Where are they now update

Through Jester's monthly shows calendar, the site has been able to show when performers and shows that were previously featured are turning up again. But it's occured to me that this doesn't quite capture when performers previously featured from shows in New York have gone on to Los Angeles and made their mark in TV and movies, so I'm also going to start using this blog space to call attention to some of that.

Lennon Parham (see interview, 5/20/08) and Jessica St. Clair (see review, 11/18/05), it was recently announced, are going to be prominent in an upcoming NBC sitcom, "BFF," debuting April 4.

Also, as you may have seen, Jason Mantzoukas (see interview, 9/9/07), who co-starred with St. Clair in the show reviewed and linked above, is also now L.A.-based, has been turning up in numerous shows, both as a writer and performer, including Fred Armisen's "Portlandia."

Thursday, March 8, 2012

The Espresso Book Machine

The Espresso Book Machine

I found out about this in looking for interesting media ventures for one of my graduate classes, but thought it might also be of interest to readers of this blog and the Jester site.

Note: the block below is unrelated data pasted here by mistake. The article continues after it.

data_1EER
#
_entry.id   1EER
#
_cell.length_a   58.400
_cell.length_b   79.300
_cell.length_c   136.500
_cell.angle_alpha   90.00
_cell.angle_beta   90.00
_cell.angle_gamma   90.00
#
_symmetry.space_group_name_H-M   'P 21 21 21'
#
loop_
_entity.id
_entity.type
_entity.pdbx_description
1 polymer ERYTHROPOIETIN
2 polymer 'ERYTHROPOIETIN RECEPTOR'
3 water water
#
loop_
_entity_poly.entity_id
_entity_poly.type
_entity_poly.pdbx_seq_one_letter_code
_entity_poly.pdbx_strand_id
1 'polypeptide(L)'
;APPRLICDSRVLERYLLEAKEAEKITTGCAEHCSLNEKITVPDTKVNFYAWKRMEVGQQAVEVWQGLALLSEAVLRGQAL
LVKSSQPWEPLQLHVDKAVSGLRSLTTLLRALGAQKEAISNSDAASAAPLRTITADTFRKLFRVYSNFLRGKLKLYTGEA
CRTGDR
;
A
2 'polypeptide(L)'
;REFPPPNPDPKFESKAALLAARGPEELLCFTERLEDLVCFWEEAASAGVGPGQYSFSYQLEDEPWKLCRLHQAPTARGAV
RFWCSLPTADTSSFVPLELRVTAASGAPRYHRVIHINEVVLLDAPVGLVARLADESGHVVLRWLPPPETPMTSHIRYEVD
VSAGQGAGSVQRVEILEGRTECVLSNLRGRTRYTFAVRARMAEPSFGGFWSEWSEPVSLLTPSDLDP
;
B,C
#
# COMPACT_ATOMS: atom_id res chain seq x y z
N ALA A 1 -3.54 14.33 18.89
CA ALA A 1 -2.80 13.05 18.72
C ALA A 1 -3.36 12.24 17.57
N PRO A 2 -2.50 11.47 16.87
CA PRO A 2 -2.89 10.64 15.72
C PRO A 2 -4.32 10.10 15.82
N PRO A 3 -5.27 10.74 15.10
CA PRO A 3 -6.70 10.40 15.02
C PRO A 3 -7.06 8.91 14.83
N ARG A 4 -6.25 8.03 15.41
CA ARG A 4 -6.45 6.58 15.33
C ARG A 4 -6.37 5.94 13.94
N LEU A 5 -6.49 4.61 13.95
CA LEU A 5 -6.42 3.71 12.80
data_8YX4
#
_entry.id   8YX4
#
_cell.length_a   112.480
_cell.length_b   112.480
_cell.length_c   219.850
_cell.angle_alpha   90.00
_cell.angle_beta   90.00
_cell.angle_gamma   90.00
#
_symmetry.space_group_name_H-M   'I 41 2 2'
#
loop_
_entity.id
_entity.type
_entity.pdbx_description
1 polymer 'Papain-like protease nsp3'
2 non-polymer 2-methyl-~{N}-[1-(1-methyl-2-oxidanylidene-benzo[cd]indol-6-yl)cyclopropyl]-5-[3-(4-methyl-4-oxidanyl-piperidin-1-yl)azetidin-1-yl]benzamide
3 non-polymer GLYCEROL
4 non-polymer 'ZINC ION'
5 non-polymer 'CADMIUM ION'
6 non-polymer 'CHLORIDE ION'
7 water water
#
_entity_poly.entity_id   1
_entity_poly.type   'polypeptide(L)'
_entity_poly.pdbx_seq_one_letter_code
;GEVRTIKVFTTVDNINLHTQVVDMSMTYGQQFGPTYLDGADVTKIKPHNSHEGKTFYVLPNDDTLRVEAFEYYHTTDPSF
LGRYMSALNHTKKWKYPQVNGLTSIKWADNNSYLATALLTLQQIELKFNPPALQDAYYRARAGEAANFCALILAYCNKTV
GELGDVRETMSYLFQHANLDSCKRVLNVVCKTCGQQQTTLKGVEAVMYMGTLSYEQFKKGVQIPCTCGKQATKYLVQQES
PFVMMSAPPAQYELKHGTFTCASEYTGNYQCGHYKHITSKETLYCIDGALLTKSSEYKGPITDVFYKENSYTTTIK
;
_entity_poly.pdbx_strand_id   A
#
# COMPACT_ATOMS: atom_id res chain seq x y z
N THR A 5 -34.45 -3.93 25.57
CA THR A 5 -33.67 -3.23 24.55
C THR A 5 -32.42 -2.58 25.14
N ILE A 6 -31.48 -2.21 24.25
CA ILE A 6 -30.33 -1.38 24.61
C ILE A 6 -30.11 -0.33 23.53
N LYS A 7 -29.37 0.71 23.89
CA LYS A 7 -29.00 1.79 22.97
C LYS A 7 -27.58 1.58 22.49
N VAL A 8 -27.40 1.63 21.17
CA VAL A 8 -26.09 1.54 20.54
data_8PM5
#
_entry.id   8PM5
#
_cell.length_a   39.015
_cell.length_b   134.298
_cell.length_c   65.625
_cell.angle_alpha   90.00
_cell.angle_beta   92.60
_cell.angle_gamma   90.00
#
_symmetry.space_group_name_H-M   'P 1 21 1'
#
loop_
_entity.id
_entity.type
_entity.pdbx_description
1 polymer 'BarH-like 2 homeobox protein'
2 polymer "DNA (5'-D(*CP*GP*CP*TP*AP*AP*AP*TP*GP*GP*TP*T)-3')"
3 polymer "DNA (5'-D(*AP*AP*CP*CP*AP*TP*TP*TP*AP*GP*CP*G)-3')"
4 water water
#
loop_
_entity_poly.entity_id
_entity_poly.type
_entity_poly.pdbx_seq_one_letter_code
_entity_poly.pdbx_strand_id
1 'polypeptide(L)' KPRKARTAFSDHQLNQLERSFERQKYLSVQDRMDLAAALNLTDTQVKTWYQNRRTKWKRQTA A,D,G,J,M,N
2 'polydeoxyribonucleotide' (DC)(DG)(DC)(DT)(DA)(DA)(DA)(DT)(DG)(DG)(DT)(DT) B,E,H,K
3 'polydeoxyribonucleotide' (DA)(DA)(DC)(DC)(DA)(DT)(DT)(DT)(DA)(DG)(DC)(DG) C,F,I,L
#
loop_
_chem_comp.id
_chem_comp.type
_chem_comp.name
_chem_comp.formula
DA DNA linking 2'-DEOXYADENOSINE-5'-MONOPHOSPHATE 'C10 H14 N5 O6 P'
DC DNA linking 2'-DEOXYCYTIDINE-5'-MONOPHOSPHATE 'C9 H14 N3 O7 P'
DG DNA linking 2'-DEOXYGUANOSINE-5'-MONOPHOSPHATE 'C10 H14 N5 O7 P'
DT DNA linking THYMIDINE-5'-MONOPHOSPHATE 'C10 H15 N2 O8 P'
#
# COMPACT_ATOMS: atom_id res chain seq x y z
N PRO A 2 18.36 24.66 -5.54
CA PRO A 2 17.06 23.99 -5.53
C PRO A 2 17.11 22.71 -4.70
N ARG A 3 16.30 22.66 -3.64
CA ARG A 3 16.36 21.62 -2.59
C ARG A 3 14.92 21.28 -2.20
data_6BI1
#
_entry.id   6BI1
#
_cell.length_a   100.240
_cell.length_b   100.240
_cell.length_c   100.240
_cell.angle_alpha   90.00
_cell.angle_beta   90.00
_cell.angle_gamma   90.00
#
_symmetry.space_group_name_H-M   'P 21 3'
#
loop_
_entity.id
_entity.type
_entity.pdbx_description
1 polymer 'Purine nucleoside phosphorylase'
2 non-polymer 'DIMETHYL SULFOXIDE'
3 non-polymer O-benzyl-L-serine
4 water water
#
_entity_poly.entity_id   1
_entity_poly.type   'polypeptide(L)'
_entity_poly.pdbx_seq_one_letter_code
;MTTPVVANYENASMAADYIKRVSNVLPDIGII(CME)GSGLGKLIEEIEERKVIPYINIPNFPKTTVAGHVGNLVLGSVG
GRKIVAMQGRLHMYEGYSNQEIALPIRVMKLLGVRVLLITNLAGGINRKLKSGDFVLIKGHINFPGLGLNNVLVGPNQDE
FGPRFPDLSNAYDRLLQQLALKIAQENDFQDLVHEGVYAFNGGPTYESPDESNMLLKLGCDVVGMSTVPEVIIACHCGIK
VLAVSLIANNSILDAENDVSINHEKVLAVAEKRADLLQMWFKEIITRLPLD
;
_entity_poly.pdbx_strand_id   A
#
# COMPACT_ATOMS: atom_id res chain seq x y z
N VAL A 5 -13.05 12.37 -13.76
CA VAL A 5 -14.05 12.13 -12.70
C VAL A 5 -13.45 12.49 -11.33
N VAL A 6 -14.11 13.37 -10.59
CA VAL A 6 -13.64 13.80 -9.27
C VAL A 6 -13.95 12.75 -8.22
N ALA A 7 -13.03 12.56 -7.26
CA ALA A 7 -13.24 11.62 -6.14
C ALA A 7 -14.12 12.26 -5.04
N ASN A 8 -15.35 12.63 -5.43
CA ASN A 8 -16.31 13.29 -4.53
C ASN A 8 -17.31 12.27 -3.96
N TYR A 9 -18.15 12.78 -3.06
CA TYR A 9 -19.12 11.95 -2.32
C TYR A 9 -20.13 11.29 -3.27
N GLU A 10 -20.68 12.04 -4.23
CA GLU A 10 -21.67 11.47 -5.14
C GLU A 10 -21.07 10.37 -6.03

Sunday, February 19, 2012

Aereo -- savior for cord cutters?

This New York Times story last week noted plans for Aereo, a new service being backed by Barry Diller, and set to launch in New York next month (March). Aereo will set up arrays of small broadcast TV antennas in remote locations in Brooklyn and elsewhere. Subscribers, for $12 a month, will be able to rent their own single antenna in the arrays. These antennas will be fed into the Internet to stream broadcast TV content to Roku boxes and similar devices for home TVs, along with embedded DVR capabilities.